A hilariously ham-handed attempt to dig beneath the Kelly mystique, only to find further foil-wrapped layers of mystique beneath. Well, maybe not mystique so much as a perfumed blankness.
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Grace of Monaco could have been a camp delight, but it feels too much like a stodgy, outdated television movie to work even as kitsch.
By exploring a narrow scenario from one chapter of Kelly's life, Grace of Monaco plays like fragments of an uncompleted biopic that's been art directed within an inch of its life.
The film isn't just bad - it's awful - ineptly directed (Olivier Dahan), terribly written (Arash Amel) and bafflingly acted by an assortment of miscast faces.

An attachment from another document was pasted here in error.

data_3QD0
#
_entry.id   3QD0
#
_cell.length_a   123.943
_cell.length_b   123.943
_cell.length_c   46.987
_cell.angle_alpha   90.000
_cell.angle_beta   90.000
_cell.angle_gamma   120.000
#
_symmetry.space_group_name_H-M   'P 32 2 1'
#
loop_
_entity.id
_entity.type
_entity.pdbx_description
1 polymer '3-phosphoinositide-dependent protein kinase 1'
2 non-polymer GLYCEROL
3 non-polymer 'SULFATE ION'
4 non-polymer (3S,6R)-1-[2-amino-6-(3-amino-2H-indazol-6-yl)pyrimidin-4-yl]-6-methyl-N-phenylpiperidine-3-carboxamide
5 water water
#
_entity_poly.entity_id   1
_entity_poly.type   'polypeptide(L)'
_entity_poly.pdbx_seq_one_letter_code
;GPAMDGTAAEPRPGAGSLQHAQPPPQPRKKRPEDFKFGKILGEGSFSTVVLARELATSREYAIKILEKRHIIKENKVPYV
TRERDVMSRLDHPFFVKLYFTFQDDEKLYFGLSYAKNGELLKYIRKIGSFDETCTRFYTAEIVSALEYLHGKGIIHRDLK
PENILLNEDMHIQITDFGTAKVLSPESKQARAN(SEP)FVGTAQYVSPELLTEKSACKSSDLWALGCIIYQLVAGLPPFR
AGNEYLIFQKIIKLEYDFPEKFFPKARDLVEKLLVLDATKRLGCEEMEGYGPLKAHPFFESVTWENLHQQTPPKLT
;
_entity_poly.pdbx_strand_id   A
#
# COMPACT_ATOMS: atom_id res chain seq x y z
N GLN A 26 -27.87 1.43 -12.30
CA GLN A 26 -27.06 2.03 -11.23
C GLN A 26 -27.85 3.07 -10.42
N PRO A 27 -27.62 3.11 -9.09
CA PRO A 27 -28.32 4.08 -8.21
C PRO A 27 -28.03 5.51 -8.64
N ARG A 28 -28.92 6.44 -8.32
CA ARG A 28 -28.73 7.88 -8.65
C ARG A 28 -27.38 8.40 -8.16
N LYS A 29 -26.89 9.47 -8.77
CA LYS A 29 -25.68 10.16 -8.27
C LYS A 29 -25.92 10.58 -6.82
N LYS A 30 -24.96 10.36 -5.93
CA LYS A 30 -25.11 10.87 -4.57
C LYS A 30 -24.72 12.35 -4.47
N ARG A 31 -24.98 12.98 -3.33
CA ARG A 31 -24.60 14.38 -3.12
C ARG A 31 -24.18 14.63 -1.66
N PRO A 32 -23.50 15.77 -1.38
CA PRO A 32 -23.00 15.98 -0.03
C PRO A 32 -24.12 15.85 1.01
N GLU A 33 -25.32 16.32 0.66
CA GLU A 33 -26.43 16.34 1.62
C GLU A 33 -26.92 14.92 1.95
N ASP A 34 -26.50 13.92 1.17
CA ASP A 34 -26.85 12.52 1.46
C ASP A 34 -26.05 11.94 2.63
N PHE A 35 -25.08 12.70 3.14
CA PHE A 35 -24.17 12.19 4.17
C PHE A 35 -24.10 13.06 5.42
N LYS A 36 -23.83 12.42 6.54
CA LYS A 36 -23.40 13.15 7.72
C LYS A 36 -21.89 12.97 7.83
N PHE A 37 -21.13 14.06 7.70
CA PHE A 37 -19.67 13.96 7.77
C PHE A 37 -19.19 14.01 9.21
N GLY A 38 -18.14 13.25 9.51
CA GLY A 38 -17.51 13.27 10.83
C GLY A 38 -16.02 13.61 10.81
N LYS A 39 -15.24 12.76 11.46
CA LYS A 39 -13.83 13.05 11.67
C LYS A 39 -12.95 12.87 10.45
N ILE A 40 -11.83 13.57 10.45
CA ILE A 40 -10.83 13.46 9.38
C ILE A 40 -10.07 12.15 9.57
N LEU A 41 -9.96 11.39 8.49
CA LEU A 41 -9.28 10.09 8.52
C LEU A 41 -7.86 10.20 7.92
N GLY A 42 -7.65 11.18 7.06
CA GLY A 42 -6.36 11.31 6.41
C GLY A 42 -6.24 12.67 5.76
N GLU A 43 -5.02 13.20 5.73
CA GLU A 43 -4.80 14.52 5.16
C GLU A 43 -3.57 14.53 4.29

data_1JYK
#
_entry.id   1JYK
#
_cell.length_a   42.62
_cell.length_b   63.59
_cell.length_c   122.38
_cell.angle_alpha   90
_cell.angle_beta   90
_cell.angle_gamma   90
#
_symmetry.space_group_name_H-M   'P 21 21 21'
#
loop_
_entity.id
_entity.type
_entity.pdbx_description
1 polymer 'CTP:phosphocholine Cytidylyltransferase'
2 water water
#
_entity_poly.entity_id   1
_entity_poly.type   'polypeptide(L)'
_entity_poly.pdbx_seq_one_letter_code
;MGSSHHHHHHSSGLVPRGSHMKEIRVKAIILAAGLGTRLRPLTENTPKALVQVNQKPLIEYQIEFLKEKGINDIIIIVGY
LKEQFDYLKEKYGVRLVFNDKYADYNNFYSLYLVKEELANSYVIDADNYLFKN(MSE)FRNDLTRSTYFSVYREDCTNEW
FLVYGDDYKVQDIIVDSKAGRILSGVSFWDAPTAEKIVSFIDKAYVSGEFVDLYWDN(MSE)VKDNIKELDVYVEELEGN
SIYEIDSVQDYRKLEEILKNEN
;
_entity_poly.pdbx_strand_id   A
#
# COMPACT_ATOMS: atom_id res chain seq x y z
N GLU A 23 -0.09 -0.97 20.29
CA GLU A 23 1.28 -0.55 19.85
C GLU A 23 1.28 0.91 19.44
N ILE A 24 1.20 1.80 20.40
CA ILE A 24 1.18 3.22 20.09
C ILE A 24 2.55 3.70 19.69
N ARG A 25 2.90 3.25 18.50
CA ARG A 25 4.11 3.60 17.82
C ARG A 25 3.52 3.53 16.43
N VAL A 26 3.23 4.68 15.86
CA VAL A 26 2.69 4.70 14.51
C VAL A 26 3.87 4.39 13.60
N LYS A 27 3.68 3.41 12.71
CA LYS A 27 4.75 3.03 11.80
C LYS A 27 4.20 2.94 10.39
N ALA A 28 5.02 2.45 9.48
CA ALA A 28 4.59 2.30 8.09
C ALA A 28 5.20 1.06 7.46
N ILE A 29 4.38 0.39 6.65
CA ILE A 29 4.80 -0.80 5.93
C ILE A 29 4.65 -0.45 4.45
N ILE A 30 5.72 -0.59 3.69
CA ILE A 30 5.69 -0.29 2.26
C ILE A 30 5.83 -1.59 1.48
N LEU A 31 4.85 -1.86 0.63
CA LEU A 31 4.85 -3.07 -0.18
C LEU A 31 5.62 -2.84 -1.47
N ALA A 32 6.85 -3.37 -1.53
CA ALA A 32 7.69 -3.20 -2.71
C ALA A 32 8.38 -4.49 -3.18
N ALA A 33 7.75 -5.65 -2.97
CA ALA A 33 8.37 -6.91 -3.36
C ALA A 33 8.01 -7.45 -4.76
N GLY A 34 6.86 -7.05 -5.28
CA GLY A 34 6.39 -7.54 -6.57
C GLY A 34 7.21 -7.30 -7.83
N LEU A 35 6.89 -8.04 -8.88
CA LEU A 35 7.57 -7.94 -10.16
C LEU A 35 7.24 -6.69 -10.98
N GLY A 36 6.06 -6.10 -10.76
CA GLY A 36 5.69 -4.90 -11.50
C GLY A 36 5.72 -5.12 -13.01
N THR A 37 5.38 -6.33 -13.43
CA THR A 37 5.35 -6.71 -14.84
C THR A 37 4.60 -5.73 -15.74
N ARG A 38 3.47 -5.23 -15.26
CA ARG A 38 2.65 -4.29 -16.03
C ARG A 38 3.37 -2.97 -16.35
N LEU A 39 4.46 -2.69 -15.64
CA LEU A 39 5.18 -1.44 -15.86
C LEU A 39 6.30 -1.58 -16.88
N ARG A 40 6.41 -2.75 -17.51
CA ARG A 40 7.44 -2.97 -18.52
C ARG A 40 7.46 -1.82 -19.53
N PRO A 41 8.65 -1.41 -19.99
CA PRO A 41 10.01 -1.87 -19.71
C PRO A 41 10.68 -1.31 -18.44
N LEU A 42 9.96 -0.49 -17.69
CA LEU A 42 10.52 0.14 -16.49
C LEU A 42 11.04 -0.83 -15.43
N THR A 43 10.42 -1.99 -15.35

Rarely competent, unintentionally hilarious and borderline reprehensible in both its politics and its take on gender roles.
It is a film so awe-inspiringly wooden that it is basically a fire-risk. The cringe-factor is ionospherically high.
You can sense what Dahan’s aiming at: by introducing the spectre of Hitch early on, he lays out Grace’s existence as a kind of lived-in Hitchcock thriller... But the acting is so heightened, and the script so thoroughly awful, that Dahan’s idea – his big and seemingly only one – can’t begin to stick.
Amel’s script is agonizingly airless and contrived
The real problem here is not the shameless blurring of fact and fiction, but how unforgivably dull it all seems.